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Saturday, September 3, 2016

                                           My ICON Magazine Theater Column September 2016

Philadelphia’s 2016-2017 theater season will be big. PTC opens Sept. 23 with RIZZO, directed by Joe Canuso, produced just in time to counter the demands of an insane radical group to replace the Rizzo statue at the Municipal Services Building. The Wilma opens with Andrew Bovell’s When the Rain Stops Falling. Directed by Blanka Zixka, Bovell’s play has been called an “intricate fabric of overlapping connections,” a “sorrow-sodden family drama [where] the forecast is continually gloomy.” Rain charts the fates of two families through several generations and was Time magazine’s Best Play of the Year in 2010.  “This play is like a fine port, a peaty scotch or a long-form piece of music; it’s meant to be taken in slowly,” wrote Alan Katz in a DC Theatre Scene review.  

   The Lantern Theater Company gives us George Bernard Shaw’s Mrs. Warren’s Profession, a play banned by the British government for three decades because the profession in question is prostitution. Mary Martello will play the hard working Mrs. Warren whose goal in life is to move out of London’s slums. Feminist Germaine Greer, writing in The Guardian, said that when Shaw created Mrs. Warren, “his uber-whore, the bodies of real-life prostitutes had been found in London streets, brutally dismembered by Jack the Ripper.” Greer insinuated Shaw had no heart because a prostitute’s chance of reaching her 50s healthy and wealthy was about as great as winning the lottery.  Philip Graham countered Greer in the same publication when he penned, “Greer is apparently unaware that Shaw wrote that year to the Pall Mall Gazette about the appalling lives of prostitutes.”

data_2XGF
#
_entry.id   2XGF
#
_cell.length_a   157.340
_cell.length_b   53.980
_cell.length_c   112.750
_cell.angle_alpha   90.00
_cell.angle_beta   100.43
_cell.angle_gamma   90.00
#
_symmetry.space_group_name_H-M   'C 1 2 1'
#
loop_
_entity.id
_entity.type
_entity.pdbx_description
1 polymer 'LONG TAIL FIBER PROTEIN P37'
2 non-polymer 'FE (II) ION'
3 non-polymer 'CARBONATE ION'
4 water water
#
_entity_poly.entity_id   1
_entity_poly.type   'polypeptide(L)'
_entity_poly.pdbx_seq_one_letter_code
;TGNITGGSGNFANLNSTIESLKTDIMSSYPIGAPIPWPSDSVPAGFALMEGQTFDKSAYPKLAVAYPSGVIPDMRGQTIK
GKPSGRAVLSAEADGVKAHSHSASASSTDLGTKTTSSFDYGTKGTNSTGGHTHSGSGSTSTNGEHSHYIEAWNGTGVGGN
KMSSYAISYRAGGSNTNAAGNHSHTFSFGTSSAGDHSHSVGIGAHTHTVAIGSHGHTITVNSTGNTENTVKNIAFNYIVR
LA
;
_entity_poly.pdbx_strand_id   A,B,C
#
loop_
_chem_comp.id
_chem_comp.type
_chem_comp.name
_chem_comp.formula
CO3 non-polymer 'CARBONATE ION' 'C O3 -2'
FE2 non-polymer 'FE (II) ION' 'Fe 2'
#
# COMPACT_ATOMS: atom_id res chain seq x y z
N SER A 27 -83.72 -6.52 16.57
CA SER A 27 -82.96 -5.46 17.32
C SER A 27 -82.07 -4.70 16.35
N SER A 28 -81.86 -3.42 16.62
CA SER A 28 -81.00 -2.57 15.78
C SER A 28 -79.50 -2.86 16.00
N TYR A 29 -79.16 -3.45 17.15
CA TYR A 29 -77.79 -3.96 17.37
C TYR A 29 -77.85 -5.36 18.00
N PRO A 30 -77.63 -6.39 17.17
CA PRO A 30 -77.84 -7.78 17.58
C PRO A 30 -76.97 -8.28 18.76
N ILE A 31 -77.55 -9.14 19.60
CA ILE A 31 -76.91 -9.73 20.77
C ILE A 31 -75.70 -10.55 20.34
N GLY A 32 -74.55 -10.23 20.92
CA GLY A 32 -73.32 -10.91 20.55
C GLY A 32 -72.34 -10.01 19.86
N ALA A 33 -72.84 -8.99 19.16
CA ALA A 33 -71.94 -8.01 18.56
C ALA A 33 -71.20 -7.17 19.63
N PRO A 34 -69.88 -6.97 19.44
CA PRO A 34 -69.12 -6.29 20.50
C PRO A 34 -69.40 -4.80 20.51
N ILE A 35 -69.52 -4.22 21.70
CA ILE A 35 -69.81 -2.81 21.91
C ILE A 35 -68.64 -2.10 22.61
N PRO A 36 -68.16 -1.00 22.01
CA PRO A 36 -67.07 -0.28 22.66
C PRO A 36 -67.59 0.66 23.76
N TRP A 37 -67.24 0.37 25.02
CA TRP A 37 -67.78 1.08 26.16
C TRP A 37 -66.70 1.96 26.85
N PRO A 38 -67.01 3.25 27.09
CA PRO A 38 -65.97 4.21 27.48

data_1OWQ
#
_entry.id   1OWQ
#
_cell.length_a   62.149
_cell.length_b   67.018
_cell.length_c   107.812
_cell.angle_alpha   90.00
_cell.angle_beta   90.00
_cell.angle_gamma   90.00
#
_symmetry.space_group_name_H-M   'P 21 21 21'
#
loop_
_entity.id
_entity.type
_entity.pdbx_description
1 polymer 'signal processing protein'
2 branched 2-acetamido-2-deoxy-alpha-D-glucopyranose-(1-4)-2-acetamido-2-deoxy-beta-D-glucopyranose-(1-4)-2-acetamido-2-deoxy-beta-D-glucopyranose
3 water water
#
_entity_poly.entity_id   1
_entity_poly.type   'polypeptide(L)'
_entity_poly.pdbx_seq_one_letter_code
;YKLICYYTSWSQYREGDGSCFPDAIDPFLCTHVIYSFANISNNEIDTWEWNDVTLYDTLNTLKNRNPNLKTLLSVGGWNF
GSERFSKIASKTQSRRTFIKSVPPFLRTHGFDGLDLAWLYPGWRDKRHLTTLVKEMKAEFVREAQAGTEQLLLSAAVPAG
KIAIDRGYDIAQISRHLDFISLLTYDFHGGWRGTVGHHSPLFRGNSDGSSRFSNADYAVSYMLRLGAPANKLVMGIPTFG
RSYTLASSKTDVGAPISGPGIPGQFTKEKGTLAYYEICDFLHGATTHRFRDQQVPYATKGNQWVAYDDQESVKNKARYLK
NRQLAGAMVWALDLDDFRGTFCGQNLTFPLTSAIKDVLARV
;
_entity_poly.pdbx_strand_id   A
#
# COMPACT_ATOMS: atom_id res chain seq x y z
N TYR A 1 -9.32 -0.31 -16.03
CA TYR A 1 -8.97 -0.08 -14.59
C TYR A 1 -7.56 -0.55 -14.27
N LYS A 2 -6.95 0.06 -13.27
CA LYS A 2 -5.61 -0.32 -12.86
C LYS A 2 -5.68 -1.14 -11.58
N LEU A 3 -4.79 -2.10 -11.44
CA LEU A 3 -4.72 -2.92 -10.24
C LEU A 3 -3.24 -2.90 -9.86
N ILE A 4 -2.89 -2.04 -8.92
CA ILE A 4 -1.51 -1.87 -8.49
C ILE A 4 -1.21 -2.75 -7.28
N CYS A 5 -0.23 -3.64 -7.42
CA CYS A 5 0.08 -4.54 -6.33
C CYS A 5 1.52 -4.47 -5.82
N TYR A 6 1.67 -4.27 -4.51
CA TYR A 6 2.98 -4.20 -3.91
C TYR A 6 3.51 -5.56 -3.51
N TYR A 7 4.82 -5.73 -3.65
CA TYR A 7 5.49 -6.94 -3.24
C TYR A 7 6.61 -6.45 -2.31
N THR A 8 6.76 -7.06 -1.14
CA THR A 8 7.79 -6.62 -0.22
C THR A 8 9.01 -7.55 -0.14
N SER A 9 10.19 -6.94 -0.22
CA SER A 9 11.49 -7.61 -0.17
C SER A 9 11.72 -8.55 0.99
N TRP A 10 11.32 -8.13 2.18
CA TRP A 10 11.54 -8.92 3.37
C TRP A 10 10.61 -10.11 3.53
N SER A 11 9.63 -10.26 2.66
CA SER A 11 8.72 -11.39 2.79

The 2016 Philadelphia Fringe Festival (Sept. 9-24) will be an artistic implosion of the good, bad and ugly.  Some of this year’s offerings include The Deep Blue Theater Collective’s “radical re-imagining” of the American classic, A Streetcar Named Desire, which means that Blanche Du Bois will probably fall into an absurdist abyss.  Sexual high jinks is the energy behind Carried Away (Brian Sanders’ Junk), or 50 minutes of male on male “skin against skin” and “disco within punk” that will attempt to raise audience body temperatures with cutting edge choreography (think BallettXXX). Classic literature takes the lead in The Duende Cycle theatre collaboration’s staging of  Bodas de Sangre/I Only Came to Use the Phone. Bodas (Federico Garcia Lorca’s Blood Wedding) takes place in Miami while I Only Came was inspired by a Gabriel Garcia Marquez short story. Classic Fringe absurdity kicks in big time with Antihero by Tribe of Fools at the Painted Bride Arts Center where “comic book nerds turn vigilante against the Philadelphia Parking Authority.” An even more absurdist theme here promises to be a “feminist critique of comic book culture.”  (Greer again?) Festival goers will have the opportunity to bang their head against the wall with a beautiful insane woman with long hair who shows a lot of leg while dressed in a skimpy hospital Johnny when they attend the Manayunk Theatre Company’s Bedlam: Shakespeare in Rehab. Come, and immerse yourself in “a world of mental health!”  There’s also The Elementary Spacetime Show by Cesar Alvarez at the Arts Bank that will show us what happens when a young girl attempts suicide and “wakes up” in a universe filled with vaudeville absurdities—everything, of course sans angels on Pogo Sticks or talking sardines, but who knows? 

    Yoel Wulfhart, aka Philly’s Samuel Beckett, has written the epic play of the 2016  Philadelphia Fringe Festival. Cat-a-strophe, is Wulfhart’s own version of the real Samuel Beckett play of the same name. Wulfhart describes Cat-a-strophe as “what would happen if Samuel Beckett, Dario Fo and Hannoch Levin co-wrote a sitcom.” Wulfhart says the play is about the human experience.  “As children we all have great hopes, but then many of those hopes do not come to fruition.  It’s a farcical play, not funny but sad, but only funny on top. It’s a play about repetition, about how we repeat something over and over again hoping for something different.” Cat-a-strophe is Wulfhart’s first play and the first production of his company, Fail Better Productions at The Papermill, a multi-disciplinary artist community at 2825 Ormes Street. Born and raised in Israel, he’s been in the States for 30 years.  “The cast of Cat-a-strophe can’t get through rehearsals without the entire production crew falling to the ground in peels of laughter,” he says.